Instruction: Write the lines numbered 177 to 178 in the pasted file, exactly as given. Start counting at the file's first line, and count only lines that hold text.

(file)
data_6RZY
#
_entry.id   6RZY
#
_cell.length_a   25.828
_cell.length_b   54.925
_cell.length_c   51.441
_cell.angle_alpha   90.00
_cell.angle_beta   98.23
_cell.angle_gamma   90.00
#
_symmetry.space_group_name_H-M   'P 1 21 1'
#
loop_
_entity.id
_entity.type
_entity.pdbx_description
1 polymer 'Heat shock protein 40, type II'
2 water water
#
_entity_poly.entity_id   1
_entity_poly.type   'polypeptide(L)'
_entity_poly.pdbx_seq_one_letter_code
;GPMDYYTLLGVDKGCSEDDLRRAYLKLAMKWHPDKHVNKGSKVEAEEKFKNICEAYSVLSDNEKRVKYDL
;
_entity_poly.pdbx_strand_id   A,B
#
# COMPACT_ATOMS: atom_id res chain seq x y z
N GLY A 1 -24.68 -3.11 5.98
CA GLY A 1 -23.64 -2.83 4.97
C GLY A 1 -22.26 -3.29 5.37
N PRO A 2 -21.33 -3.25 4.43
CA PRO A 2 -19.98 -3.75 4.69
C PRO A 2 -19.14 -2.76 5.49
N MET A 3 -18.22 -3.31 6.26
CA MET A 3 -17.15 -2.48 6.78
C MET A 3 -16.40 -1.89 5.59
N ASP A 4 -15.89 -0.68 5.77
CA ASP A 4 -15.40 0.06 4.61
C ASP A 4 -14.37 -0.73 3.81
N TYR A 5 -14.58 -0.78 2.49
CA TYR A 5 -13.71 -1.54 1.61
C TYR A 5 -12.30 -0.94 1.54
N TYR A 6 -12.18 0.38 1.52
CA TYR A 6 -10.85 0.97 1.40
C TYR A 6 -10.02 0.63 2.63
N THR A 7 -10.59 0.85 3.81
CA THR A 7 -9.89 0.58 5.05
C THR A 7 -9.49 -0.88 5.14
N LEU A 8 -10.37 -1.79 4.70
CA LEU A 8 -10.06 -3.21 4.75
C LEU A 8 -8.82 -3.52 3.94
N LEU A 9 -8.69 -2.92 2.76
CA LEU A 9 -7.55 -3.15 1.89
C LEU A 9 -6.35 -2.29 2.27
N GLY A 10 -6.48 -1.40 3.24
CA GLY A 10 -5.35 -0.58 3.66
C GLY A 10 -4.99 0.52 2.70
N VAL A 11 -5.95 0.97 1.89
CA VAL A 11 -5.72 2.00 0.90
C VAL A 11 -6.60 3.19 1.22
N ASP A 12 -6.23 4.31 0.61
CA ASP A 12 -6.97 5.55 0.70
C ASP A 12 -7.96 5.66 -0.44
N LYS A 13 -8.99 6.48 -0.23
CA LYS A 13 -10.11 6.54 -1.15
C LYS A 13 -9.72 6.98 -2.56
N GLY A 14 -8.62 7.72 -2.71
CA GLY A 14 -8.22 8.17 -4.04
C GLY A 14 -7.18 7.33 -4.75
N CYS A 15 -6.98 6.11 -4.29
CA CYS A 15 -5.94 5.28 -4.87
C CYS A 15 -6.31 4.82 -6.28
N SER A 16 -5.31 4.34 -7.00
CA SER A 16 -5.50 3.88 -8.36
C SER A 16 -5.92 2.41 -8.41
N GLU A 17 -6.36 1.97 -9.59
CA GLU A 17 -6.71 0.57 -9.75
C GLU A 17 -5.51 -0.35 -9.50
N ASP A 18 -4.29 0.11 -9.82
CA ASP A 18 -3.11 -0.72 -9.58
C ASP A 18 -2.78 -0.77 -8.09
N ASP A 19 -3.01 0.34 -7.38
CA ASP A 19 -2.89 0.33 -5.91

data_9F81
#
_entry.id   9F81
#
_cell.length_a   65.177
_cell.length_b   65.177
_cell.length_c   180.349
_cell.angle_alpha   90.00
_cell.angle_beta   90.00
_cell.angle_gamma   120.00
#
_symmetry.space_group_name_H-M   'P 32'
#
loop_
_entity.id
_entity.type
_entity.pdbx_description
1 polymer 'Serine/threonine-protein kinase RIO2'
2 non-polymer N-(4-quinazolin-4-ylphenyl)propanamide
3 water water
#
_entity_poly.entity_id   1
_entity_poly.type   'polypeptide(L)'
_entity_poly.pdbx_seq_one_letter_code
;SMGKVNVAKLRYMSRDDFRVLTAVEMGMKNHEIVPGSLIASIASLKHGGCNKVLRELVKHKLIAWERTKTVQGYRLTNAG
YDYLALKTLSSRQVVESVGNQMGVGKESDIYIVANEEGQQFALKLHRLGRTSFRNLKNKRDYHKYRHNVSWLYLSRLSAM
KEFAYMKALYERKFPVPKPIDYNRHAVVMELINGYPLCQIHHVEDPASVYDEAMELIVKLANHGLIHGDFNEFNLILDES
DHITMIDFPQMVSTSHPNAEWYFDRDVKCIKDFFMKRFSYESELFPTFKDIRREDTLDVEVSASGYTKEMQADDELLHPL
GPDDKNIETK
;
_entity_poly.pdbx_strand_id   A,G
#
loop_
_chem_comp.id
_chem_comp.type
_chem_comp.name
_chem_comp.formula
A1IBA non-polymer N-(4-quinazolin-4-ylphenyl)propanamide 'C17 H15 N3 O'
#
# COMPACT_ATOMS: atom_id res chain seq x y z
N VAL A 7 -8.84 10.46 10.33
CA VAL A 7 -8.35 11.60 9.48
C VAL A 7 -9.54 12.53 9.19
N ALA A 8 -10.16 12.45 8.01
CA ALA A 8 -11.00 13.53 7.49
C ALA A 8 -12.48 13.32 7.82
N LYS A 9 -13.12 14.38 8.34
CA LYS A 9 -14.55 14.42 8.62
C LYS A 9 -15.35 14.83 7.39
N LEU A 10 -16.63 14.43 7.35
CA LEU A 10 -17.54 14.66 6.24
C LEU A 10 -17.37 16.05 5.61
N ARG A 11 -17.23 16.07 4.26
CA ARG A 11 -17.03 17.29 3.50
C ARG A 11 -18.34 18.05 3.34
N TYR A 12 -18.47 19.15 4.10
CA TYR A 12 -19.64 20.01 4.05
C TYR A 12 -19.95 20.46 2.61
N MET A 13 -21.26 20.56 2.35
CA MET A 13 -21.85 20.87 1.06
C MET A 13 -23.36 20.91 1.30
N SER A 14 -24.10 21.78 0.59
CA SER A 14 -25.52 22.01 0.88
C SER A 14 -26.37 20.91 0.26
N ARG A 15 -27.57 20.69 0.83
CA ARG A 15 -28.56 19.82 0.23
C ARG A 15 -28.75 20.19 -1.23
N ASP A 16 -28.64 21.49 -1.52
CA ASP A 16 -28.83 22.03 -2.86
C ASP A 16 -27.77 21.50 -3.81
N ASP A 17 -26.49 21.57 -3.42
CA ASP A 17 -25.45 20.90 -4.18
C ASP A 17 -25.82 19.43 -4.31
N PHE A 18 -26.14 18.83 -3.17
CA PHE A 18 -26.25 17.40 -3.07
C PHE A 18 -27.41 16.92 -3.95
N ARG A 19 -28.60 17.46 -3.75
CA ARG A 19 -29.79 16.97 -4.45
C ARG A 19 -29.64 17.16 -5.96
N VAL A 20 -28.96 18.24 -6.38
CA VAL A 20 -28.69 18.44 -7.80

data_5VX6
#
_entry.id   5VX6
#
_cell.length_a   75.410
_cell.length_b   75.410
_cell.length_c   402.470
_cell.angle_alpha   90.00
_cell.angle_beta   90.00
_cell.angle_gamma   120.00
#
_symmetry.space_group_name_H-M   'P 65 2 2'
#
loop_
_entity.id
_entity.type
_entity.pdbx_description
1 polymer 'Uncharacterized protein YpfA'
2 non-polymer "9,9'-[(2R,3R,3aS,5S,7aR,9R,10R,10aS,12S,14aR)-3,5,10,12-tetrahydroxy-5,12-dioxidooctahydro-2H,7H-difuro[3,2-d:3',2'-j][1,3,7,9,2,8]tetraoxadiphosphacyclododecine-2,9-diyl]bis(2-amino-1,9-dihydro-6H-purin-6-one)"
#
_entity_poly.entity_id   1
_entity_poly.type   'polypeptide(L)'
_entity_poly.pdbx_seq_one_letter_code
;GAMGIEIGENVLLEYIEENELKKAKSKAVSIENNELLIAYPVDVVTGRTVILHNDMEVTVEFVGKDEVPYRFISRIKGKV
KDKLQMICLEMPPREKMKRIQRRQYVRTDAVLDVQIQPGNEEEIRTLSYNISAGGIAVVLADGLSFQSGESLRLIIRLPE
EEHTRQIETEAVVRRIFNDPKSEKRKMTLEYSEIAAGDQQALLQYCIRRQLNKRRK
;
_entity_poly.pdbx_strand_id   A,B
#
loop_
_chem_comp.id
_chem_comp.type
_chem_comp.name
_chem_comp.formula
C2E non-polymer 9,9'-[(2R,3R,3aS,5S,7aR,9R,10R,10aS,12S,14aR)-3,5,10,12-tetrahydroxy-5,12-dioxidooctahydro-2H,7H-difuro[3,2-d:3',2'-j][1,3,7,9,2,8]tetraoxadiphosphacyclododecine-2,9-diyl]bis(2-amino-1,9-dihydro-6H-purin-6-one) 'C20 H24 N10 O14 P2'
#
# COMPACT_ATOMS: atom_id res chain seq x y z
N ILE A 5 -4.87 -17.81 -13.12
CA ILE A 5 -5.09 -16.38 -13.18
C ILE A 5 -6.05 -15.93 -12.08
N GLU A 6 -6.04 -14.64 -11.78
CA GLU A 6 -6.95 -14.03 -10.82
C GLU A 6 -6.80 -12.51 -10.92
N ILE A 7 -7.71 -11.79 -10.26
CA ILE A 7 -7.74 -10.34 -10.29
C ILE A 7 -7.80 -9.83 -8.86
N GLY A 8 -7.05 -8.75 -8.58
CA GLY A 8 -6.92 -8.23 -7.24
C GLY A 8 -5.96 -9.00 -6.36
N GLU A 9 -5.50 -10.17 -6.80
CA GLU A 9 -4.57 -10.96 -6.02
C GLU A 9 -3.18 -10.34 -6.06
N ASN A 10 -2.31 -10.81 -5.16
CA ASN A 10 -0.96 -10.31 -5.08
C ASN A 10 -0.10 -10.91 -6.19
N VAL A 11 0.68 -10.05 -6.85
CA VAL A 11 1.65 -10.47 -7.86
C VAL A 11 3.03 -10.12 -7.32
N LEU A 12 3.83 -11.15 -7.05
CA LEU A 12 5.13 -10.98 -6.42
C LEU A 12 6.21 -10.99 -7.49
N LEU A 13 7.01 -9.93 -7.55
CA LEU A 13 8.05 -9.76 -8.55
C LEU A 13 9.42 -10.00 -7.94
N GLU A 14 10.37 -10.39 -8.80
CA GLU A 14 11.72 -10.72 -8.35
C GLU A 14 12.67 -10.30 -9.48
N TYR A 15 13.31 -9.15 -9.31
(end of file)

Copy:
_symmetry.space_group_name_H-M   'P 65 2 2'
#